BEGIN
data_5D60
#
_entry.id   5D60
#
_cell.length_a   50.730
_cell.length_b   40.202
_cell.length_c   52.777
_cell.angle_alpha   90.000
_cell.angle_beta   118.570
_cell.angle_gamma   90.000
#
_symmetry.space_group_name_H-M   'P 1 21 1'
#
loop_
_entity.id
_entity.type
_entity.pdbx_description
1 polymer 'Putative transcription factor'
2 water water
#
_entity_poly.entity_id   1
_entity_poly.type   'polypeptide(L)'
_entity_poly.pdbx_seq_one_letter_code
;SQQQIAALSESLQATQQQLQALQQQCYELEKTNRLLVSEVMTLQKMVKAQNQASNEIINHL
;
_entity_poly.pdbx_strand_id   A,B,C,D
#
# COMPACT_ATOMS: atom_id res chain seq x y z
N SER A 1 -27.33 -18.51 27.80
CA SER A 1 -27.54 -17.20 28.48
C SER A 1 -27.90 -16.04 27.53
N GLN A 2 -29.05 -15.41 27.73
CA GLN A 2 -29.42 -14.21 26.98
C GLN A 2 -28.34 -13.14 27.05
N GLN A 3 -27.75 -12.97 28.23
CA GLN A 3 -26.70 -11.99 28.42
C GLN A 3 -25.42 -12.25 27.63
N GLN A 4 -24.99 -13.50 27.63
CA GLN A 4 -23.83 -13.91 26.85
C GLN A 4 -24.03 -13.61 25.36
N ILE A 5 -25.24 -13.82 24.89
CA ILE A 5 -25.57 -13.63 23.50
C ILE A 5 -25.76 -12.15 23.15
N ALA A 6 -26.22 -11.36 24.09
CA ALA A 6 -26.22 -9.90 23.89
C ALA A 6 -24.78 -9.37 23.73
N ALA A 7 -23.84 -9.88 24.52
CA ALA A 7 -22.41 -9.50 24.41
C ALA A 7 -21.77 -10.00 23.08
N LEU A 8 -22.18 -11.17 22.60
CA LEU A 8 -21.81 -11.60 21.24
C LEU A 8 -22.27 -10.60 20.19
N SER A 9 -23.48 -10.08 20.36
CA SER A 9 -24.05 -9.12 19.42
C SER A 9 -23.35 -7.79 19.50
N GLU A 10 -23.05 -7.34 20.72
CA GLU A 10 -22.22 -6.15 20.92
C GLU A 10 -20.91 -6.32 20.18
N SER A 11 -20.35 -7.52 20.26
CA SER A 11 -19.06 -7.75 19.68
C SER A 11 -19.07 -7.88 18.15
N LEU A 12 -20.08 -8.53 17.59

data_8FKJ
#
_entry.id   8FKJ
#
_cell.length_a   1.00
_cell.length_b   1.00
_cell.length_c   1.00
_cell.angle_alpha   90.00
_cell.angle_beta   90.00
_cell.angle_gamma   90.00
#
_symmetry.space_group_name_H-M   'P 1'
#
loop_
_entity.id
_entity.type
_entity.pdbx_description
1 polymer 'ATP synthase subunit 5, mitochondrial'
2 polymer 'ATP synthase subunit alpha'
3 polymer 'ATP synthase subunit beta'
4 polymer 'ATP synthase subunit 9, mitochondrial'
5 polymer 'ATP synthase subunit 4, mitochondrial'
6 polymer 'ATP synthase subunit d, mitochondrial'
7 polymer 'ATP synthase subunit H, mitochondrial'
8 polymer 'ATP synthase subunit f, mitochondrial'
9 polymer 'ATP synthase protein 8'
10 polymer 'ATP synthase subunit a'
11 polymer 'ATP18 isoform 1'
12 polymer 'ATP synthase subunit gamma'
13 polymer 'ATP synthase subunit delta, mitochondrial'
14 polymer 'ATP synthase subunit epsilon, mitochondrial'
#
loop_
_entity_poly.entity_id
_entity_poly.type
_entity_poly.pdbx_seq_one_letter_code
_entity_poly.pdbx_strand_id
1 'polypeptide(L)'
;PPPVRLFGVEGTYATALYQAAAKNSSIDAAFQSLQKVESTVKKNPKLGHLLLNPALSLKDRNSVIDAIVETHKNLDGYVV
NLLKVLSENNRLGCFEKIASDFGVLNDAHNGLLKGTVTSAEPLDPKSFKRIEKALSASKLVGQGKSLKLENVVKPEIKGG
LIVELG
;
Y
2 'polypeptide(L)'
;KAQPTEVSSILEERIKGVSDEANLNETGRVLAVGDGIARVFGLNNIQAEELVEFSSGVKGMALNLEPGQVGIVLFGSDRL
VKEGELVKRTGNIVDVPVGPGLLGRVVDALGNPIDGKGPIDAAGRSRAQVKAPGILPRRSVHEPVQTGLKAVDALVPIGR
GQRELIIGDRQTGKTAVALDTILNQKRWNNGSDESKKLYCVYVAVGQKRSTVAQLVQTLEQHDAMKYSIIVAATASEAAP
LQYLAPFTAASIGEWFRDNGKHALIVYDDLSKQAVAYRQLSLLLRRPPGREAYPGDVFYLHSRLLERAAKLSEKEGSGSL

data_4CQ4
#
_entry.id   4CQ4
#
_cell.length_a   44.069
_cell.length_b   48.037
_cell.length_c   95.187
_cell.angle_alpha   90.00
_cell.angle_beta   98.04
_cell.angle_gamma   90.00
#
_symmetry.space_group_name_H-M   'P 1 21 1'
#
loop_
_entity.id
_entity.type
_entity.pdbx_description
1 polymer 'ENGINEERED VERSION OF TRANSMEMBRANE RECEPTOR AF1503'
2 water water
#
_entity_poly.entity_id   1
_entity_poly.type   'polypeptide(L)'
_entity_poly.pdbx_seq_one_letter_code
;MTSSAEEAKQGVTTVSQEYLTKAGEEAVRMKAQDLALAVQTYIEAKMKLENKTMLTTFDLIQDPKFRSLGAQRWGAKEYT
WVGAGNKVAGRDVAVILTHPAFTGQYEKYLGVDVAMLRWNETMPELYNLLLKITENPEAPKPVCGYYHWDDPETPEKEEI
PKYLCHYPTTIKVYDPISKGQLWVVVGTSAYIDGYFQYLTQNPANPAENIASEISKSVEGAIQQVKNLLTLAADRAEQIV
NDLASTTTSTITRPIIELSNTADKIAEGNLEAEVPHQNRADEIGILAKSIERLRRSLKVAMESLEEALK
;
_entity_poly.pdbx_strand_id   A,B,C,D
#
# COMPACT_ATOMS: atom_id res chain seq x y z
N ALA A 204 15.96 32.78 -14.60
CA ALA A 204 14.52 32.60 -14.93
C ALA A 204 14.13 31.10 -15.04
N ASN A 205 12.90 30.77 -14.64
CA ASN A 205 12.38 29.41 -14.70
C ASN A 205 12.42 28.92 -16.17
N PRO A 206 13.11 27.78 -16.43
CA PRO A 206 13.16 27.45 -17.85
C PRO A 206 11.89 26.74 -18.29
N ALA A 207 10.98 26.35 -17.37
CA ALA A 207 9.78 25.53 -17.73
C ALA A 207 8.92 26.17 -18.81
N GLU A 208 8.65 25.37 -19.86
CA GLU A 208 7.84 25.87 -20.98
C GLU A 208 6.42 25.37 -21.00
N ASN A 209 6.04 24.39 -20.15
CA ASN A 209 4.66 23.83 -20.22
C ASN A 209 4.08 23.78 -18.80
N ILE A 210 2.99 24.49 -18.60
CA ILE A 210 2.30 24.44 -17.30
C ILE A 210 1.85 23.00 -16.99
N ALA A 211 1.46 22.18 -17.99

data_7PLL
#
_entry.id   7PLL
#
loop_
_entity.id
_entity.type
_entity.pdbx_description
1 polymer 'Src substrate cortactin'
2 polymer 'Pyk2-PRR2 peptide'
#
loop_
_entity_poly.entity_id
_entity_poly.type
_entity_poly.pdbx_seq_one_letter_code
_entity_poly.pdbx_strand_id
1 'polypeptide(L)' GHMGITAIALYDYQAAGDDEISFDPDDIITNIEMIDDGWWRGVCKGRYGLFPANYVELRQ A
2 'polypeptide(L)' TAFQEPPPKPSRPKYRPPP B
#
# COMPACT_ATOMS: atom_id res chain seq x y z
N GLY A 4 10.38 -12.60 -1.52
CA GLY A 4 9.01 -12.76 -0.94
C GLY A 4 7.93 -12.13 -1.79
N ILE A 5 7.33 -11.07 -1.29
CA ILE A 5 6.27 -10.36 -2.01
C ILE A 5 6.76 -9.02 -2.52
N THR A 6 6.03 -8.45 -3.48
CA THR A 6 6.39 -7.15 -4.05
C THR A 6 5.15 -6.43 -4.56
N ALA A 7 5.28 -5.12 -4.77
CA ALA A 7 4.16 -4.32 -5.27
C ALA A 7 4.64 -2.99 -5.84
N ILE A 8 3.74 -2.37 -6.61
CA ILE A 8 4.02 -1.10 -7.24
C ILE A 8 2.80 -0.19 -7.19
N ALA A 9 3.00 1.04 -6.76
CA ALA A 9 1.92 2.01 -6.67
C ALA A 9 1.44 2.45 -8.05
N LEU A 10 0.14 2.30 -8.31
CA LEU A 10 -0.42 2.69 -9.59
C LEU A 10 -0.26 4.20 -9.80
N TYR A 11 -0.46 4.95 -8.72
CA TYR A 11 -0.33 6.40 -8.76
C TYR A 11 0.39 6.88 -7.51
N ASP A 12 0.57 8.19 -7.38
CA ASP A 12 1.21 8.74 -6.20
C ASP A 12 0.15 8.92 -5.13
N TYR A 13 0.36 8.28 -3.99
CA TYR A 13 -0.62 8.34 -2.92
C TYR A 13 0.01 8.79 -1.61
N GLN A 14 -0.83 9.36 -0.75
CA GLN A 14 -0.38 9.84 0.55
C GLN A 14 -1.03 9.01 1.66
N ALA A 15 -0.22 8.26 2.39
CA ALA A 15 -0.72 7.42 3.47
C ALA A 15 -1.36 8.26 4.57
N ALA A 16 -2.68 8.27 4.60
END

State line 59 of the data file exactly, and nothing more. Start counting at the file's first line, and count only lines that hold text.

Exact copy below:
N SER A 11 -20.35 -7.52 20.26